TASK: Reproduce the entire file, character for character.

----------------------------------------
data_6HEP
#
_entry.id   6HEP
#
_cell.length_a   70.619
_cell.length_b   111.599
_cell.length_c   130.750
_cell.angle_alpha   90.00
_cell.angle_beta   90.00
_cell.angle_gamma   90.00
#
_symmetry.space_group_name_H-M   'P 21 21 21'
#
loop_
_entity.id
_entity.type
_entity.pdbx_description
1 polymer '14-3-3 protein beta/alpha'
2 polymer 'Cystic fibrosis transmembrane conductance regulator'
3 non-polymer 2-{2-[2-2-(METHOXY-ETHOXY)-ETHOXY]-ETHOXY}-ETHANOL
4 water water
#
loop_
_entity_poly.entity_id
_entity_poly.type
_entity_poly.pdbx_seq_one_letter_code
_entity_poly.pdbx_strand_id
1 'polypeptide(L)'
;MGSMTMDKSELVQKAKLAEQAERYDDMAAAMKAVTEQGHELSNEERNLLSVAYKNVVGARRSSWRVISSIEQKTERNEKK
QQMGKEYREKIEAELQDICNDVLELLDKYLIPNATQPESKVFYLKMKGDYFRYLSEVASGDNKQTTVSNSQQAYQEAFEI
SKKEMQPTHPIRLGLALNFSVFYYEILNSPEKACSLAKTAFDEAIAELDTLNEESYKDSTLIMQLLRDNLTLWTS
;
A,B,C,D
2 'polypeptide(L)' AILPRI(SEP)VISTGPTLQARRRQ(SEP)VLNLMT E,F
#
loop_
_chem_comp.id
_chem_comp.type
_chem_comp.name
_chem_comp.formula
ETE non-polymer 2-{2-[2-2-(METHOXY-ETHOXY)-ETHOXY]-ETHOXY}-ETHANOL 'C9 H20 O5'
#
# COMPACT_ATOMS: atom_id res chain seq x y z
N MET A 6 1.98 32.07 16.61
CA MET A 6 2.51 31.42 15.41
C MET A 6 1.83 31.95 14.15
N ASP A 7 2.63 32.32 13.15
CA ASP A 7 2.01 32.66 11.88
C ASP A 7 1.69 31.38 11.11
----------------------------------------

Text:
data_6HEP
#
_entry.id   6HEP
#
_cell.length_a   70.619
_cell.length_b   111.599
_cell.length_c   130.750
_cell.angle_alpha   90.00
_cell.angle_beta   90.00
_cell.angle_gamma   90.00
#
_symmetry.space_group_name_H-M   'P 21 21 21'
#
loop_
_entity.id
_entity.type
_entity.pdbx_description
1 polymer '14-3-3 protein beta/alpha'
2 polymer 'Cystic fibrosis transmembrane conductance regulator'
3 non-polymer 2-{2-[2-2-(METHOXY-ETHOXY)-ETHOXY]-ETHOXY}-ETHANOL
4 water water
#
loop_
_entity_poly.entity_id
_entity_poly.type
_entity_poly.pdbx_seq_one_letter_code
_entity_poly.pdbx_strand_id
1 'polypeptide(L)'
;MGSMTMDKSELVQKAKLAEQAERYDDMAAAMKAVTEQGHELSNEERNLLSVAYKNVVGARRSSWRVISSIEQKTERNEKK
QQMGKEYREKIEAELQDICNDVLELLDKYLIPNATQPESKVFYLKMKGDYFRYLSEVASGDNKQTTVSNSQQAYQEAFEI
SKKEMQPTHPIRLGLALNFSVFYYEILNSPEKACSLAKTAFDEAIAELDTLNEESYKDSTLIMQLLRDNLTLWTS
;
A,B,C,D
2 'polypeptide(L)' AILPRI(SEP)VISTGPTLQARRRQ(SEP)VLNLMT E,F
#
loop_
_chem_comp.id
_chem_comp.type
_chem_comp.name
_chem_comp.formula
ETE non-polymer 2-{2-[2-2-(METHOXY-ETHOXY)-ETHOXY]-ETHOXY}-ETHANOL 'C9 H20 O5'
#
# COMPACT_ATOMS: atom_id res chain seq x y z
N MET A 6 1.98 32.07 16.61
CA MET A 6 2.51 31.42 15.41
C MET A 6 1.83 31.95 14.15
N ASP A 7 2.63 32.32 13.15
CA ASP A 7 2.01 32.66 11.88
C ASP A 7 1.69 31.38 11.11